Given a chance to clarify comments from Press Secretary Sean Spicer last week suggesting an imminent crackdown on states that have legalized marijuana for adult use, Attorney General Jeff Sessions reiterated his opposition to marijuana legalization, citing “real violence” surrounding the legalization of marijuana, concern for the health of America’s youth, and the increased potency of today’s cannabis products.
Speaking after a meeting with the attorney general of Nebraska, one of two states that unsuccessfully sued Colorado at the Supreme Court to overturn marijuana legalization, Mr. Sessions said, “Experts are telling me there’s more violence around marijuana than one would think and there’s big money involved.”
Violence around marijuana exists primarily due to its prohibition, of course. You don’t find the sellers of Dos Equis and Corona beers shooting it out in the streets of Mexico. Their products are legal and if there are disputes, they can be settled in court.
Mr. Sessions even underscored this point. “You can’t sue somebody for drug debt; the only way to get your money is through strong-arm tactics, and violence tends to follow that,” he said.
“I don’t think America is going to be a better place when people of all ages, and particularly young people, are smoking pot,” Mr. Sessions said, before launching into a revival of the Not-Your-Father’s-Woodstock-Weed scare about super-potent marijuana. “I believe it’s an unhealthy practice, and current levels of THC in marijuana are very high compared to what they were a few years ago, and we’re seeing real violence around that.”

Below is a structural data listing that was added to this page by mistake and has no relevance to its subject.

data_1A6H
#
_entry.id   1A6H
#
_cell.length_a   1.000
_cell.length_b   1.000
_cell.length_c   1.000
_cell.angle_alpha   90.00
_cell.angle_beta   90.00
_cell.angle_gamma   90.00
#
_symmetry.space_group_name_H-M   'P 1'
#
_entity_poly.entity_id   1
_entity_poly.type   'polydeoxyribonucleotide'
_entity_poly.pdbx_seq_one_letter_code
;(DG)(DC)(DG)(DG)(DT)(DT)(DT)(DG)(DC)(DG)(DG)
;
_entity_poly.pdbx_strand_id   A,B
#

Mr. Sessions’ view that marijuana, regardless of potency, leads to “real violence” flies in the face of all scientific understanding of marijuana, says Dr. Mitch Earleywine, a professor of psychology at the State University of New York-Albany and author of Pot & Politics.
“I can point to laboratory studies that are over forty years old that suggest that cannabis does not increase violence,” said Dr. Earleywine on today’s episode (36:01) of The Russ Belville Show. ”Even in situations where the lab has a stooge who is part of the experiment who goes in and irritates these people on purpose, the folks who use cannabis are not the ones who get more violent.”
There was some indication that the administration may keep the Obama-era Cole Memo as a guideline for when federal prosecution of marijuana should occur. However, Mr. Sessions seems to think that violations of that memo were not seriously evaluated by his predecessors. “Most states have some limits on it and, already, people are violating those limits,” Mr. Sessions explained. “We’re going to look at it. … and try to adopt responsible policies.”
“I’m definitely not a fan of expanded use of marijuana. States, they can pass the laws they choose,” Mr. Session concluded. ”I would just say it does remain a violation of federal law to distribute marijuana throughout any place in the United States, whether a state legalizes it or not.”